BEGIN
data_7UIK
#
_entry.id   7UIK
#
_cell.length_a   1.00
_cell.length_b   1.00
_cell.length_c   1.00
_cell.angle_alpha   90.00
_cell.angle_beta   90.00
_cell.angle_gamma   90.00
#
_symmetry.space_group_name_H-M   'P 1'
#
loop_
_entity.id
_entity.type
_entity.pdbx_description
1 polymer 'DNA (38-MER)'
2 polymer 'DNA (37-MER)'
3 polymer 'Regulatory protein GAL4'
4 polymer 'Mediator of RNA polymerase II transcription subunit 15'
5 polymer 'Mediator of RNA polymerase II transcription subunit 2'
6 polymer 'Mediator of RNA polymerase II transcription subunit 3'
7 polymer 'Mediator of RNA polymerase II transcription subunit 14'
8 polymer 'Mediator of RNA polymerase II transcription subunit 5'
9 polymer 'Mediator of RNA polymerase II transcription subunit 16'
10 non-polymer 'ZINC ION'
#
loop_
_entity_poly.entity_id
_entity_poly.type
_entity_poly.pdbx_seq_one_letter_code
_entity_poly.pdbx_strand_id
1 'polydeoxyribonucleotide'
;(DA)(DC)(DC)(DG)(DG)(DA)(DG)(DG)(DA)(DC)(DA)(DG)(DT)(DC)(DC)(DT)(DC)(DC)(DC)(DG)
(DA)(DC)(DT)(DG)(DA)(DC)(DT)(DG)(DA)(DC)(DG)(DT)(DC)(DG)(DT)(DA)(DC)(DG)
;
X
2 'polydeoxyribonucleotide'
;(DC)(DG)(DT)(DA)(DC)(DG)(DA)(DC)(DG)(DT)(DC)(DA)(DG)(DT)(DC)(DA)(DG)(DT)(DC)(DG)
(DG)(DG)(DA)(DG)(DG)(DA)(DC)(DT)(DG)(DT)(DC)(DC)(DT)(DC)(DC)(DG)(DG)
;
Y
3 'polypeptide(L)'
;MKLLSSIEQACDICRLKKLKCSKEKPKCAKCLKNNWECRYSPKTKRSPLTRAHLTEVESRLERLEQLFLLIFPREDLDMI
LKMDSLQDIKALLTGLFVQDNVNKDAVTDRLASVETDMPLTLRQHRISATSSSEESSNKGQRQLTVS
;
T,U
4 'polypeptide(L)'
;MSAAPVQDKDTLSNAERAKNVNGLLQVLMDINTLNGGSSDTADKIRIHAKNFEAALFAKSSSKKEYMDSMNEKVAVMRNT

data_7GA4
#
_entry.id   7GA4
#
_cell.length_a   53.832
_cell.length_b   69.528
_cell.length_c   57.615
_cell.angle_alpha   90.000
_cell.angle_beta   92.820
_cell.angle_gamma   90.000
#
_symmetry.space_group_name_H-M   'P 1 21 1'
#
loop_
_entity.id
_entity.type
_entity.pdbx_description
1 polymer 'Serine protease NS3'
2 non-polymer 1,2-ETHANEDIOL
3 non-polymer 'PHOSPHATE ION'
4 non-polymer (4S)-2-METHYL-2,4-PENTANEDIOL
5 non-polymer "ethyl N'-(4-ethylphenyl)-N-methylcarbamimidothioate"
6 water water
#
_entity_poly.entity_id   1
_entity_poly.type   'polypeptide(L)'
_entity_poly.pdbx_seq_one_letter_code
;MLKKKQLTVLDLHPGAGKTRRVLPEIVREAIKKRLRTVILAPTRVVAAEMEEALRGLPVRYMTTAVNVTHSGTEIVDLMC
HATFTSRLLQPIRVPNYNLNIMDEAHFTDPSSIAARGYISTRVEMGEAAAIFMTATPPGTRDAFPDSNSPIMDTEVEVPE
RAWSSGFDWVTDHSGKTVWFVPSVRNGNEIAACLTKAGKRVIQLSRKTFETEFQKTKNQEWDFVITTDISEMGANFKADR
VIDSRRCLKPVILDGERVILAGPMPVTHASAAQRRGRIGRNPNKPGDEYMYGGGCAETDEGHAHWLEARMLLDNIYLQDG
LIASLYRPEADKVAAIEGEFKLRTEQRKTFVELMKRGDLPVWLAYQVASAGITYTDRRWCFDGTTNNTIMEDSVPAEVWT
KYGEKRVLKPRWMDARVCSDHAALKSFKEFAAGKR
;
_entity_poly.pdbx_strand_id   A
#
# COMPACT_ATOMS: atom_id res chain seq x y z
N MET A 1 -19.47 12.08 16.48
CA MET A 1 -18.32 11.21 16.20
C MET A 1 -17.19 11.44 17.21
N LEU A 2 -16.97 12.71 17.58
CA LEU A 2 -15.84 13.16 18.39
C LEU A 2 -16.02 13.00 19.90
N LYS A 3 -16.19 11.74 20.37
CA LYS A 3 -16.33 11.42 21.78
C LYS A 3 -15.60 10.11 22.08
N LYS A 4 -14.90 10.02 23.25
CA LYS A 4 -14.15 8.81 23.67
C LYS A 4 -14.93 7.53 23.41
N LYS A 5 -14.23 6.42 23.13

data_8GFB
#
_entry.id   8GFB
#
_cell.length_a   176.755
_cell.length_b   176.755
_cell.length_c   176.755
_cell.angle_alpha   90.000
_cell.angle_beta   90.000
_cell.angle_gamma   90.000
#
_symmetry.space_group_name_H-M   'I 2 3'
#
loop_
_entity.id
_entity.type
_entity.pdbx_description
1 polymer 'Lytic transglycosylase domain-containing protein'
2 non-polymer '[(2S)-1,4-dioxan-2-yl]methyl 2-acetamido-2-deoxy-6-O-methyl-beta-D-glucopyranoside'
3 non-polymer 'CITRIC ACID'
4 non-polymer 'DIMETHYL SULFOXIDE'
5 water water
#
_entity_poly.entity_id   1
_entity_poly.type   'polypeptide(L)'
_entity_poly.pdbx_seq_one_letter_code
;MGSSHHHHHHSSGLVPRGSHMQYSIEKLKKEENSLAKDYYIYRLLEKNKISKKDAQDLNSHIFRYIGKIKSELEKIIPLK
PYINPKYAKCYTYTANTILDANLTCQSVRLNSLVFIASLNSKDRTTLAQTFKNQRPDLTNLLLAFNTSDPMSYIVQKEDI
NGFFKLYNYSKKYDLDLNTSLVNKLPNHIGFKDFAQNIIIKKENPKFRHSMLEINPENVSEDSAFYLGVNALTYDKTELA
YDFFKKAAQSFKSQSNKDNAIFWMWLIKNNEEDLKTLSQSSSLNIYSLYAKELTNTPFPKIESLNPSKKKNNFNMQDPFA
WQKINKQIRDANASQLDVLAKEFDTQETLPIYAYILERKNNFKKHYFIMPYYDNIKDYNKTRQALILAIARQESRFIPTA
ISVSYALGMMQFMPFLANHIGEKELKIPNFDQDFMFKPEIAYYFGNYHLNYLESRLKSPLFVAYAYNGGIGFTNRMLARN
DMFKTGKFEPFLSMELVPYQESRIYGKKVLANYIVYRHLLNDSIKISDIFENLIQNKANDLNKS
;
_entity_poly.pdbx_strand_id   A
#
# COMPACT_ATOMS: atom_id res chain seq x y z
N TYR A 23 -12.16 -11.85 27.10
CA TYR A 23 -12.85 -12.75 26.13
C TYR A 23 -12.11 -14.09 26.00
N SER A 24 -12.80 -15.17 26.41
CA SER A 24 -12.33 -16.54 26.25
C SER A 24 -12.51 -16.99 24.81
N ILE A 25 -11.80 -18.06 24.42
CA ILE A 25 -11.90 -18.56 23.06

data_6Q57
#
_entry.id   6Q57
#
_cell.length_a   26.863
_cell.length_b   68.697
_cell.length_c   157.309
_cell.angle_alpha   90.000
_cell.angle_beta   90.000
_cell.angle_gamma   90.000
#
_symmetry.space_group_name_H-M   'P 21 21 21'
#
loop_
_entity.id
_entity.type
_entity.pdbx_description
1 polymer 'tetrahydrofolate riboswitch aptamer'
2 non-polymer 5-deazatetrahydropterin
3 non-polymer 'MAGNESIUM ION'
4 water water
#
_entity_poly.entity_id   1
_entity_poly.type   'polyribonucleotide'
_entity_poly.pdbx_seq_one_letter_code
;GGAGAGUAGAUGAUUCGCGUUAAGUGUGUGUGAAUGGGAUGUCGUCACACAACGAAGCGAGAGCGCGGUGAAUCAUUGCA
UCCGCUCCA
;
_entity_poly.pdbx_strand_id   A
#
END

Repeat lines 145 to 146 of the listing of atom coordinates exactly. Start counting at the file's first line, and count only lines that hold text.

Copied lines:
CA ILE A 25 -11.90 -18.56 23.06

data_6Q57